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From George Washington to William Livingston, 12 May 1778

To William Livingston

Head Quarters Valley Forge 12th May 1778

Dear Sir

I was, a few days ago, honoured with yours informing me of the probable strength of Militia which might be collected in your State if called upon1—This was a piece of information which I wanted more for my guidance in future than for any sudden plan. There are several matters which render the drawing together a large Body of forces just at this time impracticable: The deranged State of the Commissary’s and Quarter Masr Generals departments, with which you are well acquainted, are sufficient obstacles. Every thing is doing to put the Qr. Mr. ship upon a proper and respectable footing, and I hope the new Commissary General, with the assistance of the States, will be able to make such arrangements, that we shall sometime hence be able to victual a very considerable Body of Men should any advantageous prospects, from drawing them together, present themselves. We know but little yet of the intentions of the Enemy or their expectations in respect to reenforcements and therefore cannot determine whether an offensive or defensive plan is to be adopted by us—I would therefore wish that some plan might be digested for calling out a given number of Militia, should there be occasion armed, and accoutred and in every respect ready for the feild upon the shortest notice. perhaps something similar to the minute Companies which were instituted at the commencement of this war might answer the purpose.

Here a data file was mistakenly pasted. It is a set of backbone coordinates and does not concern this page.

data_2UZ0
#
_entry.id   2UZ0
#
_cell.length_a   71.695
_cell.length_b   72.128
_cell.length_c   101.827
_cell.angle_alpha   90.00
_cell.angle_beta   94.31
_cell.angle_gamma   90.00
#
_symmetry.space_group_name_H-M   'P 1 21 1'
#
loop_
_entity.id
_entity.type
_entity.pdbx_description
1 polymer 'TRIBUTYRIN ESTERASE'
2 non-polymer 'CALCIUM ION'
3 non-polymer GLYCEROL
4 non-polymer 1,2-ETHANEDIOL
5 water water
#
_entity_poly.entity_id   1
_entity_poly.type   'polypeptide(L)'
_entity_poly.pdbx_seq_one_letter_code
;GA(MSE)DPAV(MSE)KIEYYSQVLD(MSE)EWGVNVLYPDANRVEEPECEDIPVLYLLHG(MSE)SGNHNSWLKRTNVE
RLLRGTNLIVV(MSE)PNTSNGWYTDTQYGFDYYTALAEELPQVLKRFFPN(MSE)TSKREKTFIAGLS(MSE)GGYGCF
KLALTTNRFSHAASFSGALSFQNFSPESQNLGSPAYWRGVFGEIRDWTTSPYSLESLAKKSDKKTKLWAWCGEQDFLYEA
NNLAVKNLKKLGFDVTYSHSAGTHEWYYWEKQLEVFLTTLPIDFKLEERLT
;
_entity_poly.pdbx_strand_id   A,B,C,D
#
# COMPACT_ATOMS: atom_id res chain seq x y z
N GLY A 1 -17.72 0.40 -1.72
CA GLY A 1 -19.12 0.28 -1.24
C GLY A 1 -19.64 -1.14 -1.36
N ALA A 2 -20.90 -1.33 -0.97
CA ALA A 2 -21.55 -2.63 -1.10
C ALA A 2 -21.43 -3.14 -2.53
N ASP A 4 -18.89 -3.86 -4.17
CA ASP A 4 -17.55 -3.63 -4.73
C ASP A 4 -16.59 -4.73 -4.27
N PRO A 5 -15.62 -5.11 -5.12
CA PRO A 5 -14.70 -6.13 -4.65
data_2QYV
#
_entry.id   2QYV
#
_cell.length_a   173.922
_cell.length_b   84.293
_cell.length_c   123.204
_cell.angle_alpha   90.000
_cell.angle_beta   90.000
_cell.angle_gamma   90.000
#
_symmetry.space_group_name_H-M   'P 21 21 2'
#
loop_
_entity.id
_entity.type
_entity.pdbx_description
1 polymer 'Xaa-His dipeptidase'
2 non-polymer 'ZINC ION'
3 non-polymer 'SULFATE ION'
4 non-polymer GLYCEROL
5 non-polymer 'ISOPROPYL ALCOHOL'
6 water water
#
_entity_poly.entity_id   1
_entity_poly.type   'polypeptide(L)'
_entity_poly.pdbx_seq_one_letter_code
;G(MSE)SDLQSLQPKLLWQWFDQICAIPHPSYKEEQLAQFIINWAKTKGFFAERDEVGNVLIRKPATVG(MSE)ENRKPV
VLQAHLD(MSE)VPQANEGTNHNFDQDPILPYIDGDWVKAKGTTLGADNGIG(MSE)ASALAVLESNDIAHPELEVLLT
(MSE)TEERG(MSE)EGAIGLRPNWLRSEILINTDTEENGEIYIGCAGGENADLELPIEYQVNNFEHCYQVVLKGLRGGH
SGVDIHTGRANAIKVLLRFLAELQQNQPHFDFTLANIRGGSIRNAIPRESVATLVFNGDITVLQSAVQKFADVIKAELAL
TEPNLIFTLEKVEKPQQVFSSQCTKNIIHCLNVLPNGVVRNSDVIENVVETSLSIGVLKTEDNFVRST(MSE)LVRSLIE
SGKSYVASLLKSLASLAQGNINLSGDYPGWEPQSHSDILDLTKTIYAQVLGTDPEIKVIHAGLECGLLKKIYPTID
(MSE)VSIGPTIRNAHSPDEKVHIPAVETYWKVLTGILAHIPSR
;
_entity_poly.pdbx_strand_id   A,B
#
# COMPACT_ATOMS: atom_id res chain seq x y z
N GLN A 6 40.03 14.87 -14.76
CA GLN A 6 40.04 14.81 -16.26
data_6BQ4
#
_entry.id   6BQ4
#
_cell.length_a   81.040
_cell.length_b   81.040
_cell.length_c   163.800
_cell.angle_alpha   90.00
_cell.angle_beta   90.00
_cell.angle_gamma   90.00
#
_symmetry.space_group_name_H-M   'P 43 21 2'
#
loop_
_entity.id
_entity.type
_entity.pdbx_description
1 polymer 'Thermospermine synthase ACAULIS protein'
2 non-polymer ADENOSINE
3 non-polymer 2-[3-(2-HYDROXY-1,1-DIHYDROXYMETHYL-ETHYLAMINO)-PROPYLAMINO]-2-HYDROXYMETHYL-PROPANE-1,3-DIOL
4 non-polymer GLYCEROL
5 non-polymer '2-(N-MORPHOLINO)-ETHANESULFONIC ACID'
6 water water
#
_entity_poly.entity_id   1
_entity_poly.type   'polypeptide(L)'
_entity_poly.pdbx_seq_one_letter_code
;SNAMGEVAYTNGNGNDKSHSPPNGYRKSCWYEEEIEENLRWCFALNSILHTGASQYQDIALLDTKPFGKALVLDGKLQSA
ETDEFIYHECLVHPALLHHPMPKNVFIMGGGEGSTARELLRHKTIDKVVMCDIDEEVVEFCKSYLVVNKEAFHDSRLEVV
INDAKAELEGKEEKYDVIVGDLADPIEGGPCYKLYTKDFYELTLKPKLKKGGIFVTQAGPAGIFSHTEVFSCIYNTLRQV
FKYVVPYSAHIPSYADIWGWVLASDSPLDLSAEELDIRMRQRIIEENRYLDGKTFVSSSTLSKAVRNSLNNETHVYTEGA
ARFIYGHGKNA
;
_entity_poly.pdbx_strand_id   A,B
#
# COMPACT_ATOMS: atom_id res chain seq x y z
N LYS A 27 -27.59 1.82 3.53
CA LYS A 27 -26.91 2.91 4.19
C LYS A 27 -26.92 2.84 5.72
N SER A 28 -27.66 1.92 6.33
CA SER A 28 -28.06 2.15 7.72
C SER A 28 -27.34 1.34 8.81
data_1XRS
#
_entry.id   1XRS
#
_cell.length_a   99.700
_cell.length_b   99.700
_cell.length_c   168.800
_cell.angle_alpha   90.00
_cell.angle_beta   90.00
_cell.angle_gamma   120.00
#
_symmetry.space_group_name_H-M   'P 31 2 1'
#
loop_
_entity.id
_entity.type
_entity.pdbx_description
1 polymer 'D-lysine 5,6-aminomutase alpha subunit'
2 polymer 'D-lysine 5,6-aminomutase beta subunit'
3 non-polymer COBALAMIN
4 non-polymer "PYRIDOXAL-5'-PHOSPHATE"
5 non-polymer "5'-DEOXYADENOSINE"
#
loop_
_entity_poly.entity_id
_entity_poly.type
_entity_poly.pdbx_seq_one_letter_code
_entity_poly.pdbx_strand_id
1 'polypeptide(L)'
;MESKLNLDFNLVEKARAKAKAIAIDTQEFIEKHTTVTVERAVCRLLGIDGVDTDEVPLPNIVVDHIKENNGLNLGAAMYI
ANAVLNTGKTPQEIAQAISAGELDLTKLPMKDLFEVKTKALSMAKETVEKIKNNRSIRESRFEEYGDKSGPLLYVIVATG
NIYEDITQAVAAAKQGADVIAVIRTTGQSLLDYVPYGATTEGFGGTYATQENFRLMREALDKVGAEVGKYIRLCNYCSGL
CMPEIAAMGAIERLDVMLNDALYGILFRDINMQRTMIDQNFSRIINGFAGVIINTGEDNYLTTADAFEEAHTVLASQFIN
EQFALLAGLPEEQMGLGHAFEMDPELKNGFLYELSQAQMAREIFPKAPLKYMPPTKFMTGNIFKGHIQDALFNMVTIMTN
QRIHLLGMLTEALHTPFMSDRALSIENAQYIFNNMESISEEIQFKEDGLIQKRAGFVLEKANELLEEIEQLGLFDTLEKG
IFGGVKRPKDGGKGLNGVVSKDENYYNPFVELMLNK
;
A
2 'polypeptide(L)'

The late visit of the Enemy to Bordentown has fully verified my predictions of what would be the fate of the Frigates and other Vessels there. As soon as the Enemy had gotten full possession of the River, I urged the Gentlemen of the Navy Board to scuttle and sink the Frigates immediately. They objected to sinking them, at that time but said they would have them ballasted and ready to sink upon the approach of the Enemy. I then wrote them, that as they might depend the attack would be sudden, so they would find that those intrusted with the execution of the Business would not be able to effect it before the Enemy had possession of the Vessels.2 The event has proved it—Had Hulks of such bulk been sunk it would have taken a considerable time and much labor to have weighed them. Upon the first intimation of the design, I detatched Genl Maxwell with a strong party to endeavour to prevent it, but the mischief was done by the time he reached the Cross Roads and the Enemy had returned again. I am &c.

Df, in Tench Tilghman’s writing, DLC:GW; Varick transcript, DLC:GW.

2See GW to the Continental Navy Board, 25 Oct., 27 Oct. (first and second letters), and 9 Nov. 1777, and the Continental Navy Board to GW, 26 Oct. and 10 Nov. 1777.

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